Thursday, November 11, 2010

Jesuit Saint And The US Constitution

It is likely that both Thomas Jefferson, the author of the Declaration of Independence and James Madison, the architect of the Constitution, 
were familiar with the writings of the Jesuit saint Cardinal Robert Bellarmine. Bellarmine argued against a Divine Right of Kings. This was the idea that Kings received their authority directly from God, and thus to obey the King is to obey God. Instead, Bellarmine argued that all power, including political power came from God and was given to the people. The people then entrusted this power to their leaders. 
That is why we should take our responsibility to vote very seriously, and not base our vote on such superficial reasons as charm, looks or mere party politics, but instead on character, integrity, experience and where the candidates stand on the most important issues, especially involving human rights. In the Declaration, Jefferson wrote “We hold these truths to be self-evident, that all men are created equal, that they are endowed by their Creator with certain unalienable Rights, that among these are Life, Liberty and the pursuit of Happiness.--That to secure these rights, Governments are instituted among Men, deriving their just powers from the consent of the governed, --That whenever any Form of Government becomes destructive of these ends, it is the Right of the People to alter or to abolish it, and to institute new Government, laying its foundation on such principles and organizing its powers in such form, as to them shall seem most likely to effect their Safety and Happiness.”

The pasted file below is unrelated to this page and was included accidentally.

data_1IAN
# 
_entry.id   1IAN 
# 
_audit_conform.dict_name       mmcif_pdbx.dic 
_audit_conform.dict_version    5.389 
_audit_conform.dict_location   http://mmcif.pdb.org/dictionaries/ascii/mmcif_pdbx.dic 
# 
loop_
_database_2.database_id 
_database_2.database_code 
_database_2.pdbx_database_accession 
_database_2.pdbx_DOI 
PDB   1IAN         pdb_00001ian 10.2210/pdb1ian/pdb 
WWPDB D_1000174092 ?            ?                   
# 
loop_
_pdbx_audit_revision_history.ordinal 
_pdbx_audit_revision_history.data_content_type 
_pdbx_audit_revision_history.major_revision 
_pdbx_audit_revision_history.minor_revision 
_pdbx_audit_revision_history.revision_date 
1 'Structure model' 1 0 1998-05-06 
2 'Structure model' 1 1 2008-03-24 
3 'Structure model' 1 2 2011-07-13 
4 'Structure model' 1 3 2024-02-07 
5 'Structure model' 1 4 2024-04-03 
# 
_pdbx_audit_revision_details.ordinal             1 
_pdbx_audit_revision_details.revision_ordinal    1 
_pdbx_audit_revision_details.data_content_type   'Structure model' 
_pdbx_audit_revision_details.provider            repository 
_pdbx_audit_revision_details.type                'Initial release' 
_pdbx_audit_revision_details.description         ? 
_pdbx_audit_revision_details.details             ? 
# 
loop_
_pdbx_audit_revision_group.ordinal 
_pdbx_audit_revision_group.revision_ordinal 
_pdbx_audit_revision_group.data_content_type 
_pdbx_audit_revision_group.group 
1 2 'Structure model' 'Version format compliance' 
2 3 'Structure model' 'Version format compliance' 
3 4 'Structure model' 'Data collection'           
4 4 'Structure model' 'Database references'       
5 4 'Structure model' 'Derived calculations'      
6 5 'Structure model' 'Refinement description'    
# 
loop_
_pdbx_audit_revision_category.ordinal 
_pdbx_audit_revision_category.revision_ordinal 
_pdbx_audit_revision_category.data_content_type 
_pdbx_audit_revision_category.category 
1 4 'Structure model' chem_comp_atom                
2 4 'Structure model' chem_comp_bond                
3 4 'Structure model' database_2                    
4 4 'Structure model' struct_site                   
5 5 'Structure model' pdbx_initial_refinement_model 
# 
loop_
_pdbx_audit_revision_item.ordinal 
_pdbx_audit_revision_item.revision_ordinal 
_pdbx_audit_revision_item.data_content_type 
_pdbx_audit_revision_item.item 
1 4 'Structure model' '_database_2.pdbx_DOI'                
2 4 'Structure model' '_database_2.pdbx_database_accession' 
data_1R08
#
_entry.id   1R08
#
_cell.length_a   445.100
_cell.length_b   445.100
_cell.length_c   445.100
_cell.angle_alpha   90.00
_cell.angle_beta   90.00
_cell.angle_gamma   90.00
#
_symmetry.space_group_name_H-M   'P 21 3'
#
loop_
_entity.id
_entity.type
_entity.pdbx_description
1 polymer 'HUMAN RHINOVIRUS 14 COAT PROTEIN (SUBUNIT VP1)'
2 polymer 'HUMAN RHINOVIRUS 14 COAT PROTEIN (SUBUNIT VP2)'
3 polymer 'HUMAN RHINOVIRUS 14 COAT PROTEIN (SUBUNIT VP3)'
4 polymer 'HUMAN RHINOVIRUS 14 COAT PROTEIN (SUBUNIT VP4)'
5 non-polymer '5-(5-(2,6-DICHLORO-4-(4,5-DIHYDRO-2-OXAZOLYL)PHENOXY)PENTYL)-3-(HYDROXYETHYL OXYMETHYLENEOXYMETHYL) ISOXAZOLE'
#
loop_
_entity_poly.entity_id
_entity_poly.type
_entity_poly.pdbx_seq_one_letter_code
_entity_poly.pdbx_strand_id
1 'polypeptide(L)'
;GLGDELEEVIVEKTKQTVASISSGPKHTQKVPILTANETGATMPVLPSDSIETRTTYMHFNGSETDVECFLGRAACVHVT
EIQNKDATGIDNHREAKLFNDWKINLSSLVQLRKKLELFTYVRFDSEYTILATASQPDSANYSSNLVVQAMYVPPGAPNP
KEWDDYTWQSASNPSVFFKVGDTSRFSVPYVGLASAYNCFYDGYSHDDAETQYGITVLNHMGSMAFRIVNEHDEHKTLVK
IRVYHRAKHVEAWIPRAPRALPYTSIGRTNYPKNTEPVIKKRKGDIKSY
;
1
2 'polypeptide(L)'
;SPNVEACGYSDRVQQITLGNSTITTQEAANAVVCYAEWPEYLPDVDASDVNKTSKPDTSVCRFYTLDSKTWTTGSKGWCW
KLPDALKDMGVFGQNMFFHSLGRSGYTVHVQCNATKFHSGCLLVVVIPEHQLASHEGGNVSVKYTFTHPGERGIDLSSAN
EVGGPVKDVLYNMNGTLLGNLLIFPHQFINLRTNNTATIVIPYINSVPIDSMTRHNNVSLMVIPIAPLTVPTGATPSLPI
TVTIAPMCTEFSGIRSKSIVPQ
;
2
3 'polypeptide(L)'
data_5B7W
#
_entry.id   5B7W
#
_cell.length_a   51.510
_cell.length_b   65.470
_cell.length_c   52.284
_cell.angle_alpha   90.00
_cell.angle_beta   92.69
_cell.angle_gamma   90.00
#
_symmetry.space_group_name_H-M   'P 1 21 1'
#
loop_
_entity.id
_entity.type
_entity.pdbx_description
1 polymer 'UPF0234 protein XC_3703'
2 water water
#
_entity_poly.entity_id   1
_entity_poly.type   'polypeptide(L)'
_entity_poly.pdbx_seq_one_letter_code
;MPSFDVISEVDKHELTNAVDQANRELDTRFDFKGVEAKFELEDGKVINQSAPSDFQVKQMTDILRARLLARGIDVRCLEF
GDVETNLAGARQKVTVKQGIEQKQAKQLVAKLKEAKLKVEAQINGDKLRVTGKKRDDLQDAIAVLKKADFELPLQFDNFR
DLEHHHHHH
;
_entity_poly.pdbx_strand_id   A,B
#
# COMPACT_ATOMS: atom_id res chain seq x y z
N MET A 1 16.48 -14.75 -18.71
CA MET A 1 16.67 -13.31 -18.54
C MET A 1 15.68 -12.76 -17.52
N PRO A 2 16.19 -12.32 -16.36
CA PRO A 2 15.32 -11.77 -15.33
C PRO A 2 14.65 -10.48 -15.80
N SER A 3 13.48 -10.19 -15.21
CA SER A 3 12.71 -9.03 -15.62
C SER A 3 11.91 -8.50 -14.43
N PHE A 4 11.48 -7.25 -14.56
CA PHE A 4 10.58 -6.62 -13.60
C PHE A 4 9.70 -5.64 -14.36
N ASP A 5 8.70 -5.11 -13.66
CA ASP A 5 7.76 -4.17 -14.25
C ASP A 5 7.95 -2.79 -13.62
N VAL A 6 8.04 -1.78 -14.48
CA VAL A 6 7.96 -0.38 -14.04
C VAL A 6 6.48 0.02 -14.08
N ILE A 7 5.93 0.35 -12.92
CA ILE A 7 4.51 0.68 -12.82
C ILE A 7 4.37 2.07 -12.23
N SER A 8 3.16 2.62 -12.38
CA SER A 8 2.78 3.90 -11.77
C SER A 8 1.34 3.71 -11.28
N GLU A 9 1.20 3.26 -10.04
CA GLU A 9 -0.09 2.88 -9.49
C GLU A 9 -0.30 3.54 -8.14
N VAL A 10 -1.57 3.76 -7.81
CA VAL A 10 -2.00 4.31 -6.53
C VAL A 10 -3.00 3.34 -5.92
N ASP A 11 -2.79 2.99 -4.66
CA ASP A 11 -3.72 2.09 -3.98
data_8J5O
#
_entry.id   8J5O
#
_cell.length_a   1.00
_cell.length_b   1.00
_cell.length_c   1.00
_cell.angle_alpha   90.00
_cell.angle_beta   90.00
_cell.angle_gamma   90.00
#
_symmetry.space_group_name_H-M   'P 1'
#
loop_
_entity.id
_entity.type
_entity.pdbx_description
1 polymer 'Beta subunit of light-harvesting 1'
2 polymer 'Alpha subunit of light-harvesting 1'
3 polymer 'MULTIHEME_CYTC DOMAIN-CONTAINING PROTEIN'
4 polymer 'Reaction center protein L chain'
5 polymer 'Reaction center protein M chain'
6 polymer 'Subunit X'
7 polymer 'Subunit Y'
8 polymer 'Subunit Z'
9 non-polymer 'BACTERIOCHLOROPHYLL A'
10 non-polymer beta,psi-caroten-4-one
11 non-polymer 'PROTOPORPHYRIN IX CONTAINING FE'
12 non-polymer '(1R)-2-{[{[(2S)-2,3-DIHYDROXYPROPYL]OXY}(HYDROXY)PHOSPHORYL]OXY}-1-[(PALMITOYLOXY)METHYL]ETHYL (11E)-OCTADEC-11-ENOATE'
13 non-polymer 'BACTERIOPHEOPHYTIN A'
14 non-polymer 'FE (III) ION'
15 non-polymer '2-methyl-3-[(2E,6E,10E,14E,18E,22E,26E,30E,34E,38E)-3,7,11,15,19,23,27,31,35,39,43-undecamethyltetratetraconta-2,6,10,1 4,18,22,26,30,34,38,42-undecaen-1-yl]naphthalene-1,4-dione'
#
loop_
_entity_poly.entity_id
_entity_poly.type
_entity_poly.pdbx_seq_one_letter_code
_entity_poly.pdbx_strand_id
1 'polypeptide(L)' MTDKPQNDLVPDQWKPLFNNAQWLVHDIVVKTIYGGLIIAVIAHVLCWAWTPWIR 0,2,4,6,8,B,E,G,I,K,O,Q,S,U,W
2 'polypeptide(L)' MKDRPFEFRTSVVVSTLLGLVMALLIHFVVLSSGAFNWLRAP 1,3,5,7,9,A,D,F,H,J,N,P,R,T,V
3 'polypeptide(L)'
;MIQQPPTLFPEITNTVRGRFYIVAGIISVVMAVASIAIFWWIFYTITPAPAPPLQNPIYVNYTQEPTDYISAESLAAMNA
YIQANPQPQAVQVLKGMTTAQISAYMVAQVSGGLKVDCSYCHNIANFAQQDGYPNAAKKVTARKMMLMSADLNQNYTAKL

Link (here) to read the  full homily by Fr. Peter West at Priest for Life

1 comment:

TonyD said...

"Bellarmine argued that all power, including political power came from God and was given to the people."

This is not true. Things in this existence reflect God's values, but that doesn't mean that any particular thing is what God would prefer.

If you have a child, and want that child to learn decision-making, you would allow that child make poor decisions. That does not mean that you want a particular decision to be made, in fact, you might much prefer that a different decision was made. But the decision made by the child would reflect your underlying values and be allowed.

The "divine right of kings" has been abused. That does not mean that it is not real, just that it can only reflect the very human people who hold such power.